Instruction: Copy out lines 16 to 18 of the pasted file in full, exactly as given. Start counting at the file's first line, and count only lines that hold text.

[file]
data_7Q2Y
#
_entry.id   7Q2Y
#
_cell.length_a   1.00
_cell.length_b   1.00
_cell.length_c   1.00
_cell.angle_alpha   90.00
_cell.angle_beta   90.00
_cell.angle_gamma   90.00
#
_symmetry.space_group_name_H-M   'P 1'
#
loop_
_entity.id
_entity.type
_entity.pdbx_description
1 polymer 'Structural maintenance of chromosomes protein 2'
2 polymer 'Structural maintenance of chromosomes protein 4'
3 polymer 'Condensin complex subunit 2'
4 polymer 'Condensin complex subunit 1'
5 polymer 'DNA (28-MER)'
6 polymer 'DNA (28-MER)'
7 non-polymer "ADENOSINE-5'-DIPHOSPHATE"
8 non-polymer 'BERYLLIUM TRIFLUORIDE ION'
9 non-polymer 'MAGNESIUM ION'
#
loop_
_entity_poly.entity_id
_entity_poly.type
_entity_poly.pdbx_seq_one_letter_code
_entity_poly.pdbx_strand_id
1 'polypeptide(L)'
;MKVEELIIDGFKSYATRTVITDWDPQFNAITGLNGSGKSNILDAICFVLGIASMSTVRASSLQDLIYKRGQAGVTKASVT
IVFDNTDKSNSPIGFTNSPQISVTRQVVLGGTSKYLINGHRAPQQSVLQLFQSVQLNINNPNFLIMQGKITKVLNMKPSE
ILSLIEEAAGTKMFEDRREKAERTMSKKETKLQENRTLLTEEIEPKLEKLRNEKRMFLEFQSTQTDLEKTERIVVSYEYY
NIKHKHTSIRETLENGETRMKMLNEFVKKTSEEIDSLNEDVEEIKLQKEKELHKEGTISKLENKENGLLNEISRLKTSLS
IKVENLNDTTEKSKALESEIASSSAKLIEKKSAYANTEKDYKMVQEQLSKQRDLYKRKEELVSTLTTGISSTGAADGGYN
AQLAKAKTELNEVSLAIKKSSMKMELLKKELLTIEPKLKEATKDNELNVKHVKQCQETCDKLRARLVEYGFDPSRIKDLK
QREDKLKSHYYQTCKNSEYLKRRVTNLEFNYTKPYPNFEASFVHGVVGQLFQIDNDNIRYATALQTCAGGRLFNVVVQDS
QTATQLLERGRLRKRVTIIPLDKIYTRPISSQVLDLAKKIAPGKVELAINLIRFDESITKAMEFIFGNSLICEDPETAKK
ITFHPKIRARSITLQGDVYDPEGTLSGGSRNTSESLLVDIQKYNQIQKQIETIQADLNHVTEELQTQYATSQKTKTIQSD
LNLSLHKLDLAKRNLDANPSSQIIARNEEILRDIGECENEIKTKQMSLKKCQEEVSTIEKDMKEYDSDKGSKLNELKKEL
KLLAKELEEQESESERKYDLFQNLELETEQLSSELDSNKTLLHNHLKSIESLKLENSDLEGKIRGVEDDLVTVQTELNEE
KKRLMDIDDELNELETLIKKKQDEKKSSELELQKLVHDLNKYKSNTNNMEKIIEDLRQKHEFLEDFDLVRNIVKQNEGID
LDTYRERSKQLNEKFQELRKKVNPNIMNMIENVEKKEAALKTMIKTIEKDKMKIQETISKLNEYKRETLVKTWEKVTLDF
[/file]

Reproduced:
_entity.type
_entity.pdbx_description
1 polymer 'Structural maintenance of chromosomes protein 2'